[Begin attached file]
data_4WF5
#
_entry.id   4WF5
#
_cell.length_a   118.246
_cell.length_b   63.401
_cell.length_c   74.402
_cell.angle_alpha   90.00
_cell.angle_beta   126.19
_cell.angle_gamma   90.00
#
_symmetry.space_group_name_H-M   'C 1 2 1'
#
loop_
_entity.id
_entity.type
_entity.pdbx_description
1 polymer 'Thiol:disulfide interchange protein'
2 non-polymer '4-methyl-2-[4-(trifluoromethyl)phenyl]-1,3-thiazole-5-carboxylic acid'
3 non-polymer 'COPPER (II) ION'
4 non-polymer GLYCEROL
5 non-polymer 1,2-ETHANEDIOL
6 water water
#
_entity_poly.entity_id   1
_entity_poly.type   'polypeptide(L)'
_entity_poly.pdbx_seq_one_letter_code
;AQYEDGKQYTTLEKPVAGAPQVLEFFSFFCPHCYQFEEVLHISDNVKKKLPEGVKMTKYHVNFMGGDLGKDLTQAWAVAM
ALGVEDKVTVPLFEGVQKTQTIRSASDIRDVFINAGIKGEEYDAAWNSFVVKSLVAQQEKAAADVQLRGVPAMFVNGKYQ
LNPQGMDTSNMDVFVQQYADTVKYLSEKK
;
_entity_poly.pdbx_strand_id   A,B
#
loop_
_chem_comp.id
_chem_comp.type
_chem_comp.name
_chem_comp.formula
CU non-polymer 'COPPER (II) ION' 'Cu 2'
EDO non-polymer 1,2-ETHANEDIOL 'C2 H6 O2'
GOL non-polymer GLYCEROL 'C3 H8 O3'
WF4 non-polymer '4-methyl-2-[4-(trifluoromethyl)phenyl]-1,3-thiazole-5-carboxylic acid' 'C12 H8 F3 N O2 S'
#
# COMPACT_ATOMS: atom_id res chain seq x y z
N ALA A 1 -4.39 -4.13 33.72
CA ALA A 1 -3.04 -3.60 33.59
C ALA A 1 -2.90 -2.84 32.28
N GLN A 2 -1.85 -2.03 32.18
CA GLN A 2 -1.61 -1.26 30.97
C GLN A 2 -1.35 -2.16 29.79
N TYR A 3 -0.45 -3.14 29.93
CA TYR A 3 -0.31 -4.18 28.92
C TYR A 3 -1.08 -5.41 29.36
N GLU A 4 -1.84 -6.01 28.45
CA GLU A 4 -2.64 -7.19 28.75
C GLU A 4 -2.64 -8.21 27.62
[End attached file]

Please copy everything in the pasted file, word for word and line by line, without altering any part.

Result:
data_4WF5
#
_entry.id   4WF5
#
_cell.length_a   118.246
_cell.length_b   63.401
_cell.length_c   74.402
_cell.angle_alpha   90.00
_cell.angle_beta   126.19
_cell.angle_gamma   90.00
#
_symmetry.space_group_name_H-M   'C 1 2 1'
#
loop_
_entity.id
_entity.type
_entity.pdbx_description
1 polymer 'Thiol:disulfide interchange protein'
2 non-polymer '4-methyl-2-[4-(trifluoromethyl)phenyl]-1,3-thiazole-5-carboxylic acid'
3 non-polymer 'COPPER (II) ION'
4 non-polymer GLYCEROL
5 non-polymer 1,2-ETHANEDIOL
6 water water
#
_entity_poly.entity_id   1
_entity_poly.type   'polypeptide(L)'
_entity_poly.pdbx_seq_one_letter_code
;AQYEDGKQYTTLEKPVAGAPQVLEFFSFFCPHCYQFEEVLHISDNVKKKLPEGVKMTKYHVNFMGGDLGKDLTQAWAVAM
ALGVEDKVTVPLFEGVQKTQTIRSASDIRDVFINAGIKGEEYDAAWNSFVVKSLVAQQEKAAADVQLRGVPAMFVNGKYQ
LNPQGMDTSNMDVFVQQYADTVKYLSEKK
;
_entity_poly.pdbx_strand_id   A,B
#
loop_
_chem_comp.id
_chem_comp.type
_chem_comp.name
_chem_comp.formula
CU non-polymer 'COPPER (II) ION' 'Cu 2'
EDO non-polymer 1,2-ETHANEDIOL 'C2 H6 O2'
GOL non-polymer GLYCEROL 'C3 H8 O3'
WF4 non-polymer '4-methyl-2-[4-(trifluoromethyl)phenyl]-1,3-thiazole-5-carboxylic acid' 'C12 H8 F3 N O2 S'
#
# COMPACT_ATOMS: atom_id res chain seq x y z
N ALA A 1 -4.39 -4.13 33.72
CA ALA A 1 -3.04 -3.60 33.59
C ALA A 1 -2.90 -2.84 32.28
N GLN A 2 -1.85 -2.03 32.18
CA GLN A 2 -1.61 -1.26 30.97
C GLN A 2 -1.35 -2.16 29.79
N TYR A 3 -0.45 -3.14 29.93
CA TYR A 3 -0.31 -4.18 28.92
C TYR A 3 -1.08 -5.41 29.36
N GLU A 4 -1.84 -6.01 28.45
CA GLU A 4 -2.64 -7.19 28.75
C GLU A 4 -2.64 -8.21 27.62